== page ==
Personally, as I have grown older, my views on abortion have changed with experience. With all the experience that I have now, I hope that my views on abortion don’t need to change anytime soon. I work at a high school and I have heard many students say that they are against abortion, but I have not heard any say that they are for abortion. As far as I can remember, I felt the same way about abortion when I was that young. As I got older, I began to feel that a woman should have the right to choose, but then I spoke with multiple ladies who were terminating a pregnancy, but it wasn’t their first time. I spoke to one lady who had four abortions. It became shocking and appalling that in an age where birth control is so readily available, that people would choose to use abortion as birth control.
We live in a culture that attempts to educate young women and young men about the risks of sex, including pregnancy. Young men and women are encouraged to use contraceptives if they decide to be sexually active. When there is so much information available, it is hard to believe that anyone gets pregnant on “accident”. I do understand that in the heat of the moment a condom may be forgotten, and if the woman is not taking some form of birth control, this may lead to an
unwanted pregnancy. I believe the woman should be allowed to decide that she does not want to continue the pregnancy, but then she needs to get on some form of birth control. The same person should not make the same “mistake” multiple times. Abortion should not be used as a form of birth control.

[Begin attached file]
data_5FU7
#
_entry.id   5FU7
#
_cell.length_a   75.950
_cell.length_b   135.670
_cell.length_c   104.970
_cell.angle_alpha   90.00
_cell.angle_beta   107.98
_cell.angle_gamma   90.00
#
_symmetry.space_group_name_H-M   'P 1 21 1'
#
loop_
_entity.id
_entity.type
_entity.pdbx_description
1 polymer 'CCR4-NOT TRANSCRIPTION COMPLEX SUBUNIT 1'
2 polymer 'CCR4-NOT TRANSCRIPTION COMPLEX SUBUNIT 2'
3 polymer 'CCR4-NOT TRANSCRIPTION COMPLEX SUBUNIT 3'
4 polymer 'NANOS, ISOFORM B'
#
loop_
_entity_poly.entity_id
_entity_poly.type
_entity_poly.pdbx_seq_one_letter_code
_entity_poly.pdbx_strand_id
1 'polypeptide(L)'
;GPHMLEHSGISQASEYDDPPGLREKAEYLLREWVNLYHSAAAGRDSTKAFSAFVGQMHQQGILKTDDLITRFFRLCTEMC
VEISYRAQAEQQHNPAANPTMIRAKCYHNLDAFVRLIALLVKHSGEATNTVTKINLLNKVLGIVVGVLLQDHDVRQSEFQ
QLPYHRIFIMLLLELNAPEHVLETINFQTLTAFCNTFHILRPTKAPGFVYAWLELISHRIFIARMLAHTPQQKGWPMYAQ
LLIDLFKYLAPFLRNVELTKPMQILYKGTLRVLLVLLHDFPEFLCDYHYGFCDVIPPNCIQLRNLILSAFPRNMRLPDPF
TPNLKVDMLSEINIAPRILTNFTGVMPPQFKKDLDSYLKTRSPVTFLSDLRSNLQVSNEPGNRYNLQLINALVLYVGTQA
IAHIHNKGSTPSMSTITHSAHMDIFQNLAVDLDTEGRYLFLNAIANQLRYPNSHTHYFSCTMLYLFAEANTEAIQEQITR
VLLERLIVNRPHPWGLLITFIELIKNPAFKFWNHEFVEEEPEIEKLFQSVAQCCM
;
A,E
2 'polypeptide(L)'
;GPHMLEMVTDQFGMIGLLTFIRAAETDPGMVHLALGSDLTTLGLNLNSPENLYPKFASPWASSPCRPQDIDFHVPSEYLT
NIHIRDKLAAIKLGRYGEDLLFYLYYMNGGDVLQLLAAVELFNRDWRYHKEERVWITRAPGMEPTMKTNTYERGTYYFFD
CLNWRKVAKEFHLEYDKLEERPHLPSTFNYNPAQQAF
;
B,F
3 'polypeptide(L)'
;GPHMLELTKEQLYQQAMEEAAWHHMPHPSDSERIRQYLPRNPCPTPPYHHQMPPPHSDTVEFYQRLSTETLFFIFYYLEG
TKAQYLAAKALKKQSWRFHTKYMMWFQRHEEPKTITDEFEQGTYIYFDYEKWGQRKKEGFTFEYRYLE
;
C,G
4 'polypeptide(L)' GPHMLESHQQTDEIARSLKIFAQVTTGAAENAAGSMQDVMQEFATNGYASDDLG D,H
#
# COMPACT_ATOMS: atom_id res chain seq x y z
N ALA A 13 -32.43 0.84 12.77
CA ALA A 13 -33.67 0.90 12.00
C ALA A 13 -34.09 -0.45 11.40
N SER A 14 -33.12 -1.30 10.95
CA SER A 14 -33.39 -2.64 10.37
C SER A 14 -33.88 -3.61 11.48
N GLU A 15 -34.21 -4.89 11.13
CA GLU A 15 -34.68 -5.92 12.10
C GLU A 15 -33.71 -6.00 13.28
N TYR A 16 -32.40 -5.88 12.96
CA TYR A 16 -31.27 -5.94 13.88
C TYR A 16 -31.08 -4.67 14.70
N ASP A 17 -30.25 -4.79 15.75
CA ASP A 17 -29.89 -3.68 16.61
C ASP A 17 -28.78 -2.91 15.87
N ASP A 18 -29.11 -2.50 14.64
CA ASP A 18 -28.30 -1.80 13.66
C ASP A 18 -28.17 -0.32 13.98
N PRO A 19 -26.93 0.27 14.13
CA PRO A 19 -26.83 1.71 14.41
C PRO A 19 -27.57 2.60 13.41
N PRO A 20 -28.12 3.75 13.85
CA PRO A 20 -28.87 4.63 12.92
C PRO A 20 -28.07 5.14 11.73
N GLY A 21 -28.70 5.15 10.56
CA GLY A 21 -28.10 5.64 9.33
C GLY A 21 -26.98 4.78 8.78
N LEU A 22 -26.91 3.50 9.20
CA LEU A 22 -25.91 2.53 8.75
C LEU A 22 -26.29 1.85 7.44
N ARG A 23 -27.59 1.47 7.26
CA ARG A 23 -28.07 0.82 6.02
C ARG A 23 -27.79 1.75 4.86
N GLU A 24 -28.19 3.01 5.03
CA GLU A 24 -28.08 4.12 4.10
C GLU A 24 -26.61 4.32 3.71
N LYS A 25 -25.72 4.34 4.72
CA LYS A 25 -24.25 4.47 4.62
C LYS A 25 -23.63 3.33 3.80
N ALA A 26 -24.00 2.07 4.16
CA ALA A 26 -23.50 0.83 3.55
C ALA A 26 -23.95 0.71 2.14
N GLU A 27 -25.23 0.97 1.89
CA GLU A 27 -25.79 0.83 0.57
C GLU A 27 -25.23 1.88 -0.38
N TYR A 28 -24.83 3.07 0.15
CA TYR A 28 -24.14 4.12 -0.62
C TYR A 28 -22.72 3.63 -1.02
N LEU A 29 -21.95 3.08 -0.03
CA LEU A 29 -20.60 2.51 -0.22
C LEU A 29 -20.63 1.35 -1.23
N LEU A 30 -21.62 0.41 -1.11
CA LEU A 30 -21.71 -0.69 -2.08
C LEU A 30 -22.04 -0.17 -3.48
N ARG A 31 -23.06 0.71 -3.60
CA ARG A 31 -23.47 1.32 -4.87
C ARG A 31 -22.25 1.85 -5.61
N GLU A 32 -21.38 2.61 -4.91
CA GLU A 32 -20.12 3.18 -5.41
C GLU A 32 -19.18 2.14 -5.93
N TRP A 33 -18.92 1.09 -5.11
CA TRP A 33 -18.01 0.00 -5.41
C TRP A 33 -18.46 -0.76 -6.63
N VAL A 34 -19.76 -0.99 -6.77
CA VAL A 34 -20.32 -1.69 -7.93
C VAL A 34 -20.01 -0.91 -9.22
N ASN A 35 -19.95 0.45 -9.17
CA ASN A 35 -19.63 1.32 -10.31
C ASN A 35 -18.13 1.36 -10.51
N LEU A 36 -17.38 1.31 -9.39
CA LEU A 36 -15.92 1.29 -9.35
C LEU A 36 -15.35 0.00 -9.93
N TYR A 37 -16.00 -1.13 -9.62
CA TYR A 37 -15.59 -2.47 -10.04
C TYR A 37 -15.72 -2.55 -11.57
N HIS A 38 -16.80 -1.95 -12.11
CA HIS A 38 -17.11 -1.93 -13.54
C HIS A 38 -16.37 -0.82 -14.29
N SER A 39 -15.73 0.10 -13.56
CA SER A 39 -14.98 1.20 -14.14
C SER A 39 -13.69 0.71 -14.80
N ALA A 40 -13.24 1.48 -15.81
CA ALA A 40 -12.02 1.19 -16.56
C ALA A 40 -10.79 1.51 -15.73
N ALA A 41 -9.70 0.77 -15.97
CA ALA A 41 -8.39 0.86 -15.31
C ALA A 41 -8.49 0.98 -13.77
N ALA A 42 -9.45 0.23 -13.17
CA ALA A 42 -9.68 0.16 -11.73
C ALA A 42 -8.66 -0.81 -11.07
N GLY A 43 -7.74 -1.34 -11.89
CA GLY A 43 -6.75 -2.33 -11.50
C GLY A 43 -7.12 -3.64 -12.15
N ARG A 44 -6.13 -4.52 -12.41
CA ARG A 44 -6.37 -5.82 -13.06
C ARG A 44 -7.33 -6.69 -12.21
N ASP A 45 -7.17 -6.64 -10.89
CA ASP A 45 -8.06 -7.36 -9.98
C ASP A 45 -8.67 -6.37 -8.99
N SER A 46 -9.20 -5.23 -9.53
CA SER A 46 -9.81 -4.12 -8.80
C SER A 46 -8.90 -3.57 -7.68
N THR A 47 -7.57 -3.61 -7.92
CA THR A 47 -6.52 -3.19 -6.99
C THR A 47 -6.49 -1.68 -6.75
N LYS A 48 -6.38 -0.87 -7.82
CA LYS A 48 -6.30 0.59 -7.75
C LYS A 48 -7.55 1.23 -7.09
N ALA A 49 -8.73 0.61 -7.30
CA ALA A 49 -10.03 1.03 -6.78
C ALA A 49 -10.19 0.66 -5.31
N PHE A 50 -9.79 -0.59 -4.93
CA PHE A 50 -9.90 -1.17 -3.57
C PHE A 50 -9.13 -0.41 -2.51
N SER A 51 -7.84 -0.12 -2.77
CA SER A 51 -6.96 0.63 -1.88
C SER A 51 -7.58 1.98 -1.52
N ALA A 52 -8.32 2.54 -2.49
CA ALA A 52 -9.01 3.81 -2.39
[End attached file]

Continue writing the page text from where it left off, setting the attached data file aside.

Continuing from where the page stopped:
The biggest reason why I feel strongly that abortion should be available is for health reasons. Sometimes a pregnancy turns out to be unhealthy for the mother, so she has to terminate her pregnancy. This is actually a reason that is pretty widely accepted because it can lead to a life or death situation for the mother. This is not the same as when the unborn fetus is unhealthy, which I think is also a valid reason to terminate a pregnancy. A woman can find out that she is pregnant and feel so happy and so excited and go in to the doctor for a routine ultrasound and all it will take to shatter that woman’s world is just a look. The look on the tech’s face when she calls the doctor over to get a second look and the doctor tells an expecting mother that there is something wrong with her baby. They tell the mother the problem and give her some information in the office but they don’t try to sway decisions one way or another; they just give her the name of the defect and let her do her own research before making a decision. I do not think it would be fair to tell a woman that she cannot terminate her pregnancy when she just found out that her baby has a problem that is severe enough that there is a 90% chance of losing the baby. I don’t think it would be fair to tell that mother that she cannot choose to say goodbye to her baby now; to make her wait until she is farther along and more attached to the baby. That is emotional trauma that I don’t think a woman should be forced into going through and as long as abortion is legal, women won’t have to be forced into that trauma.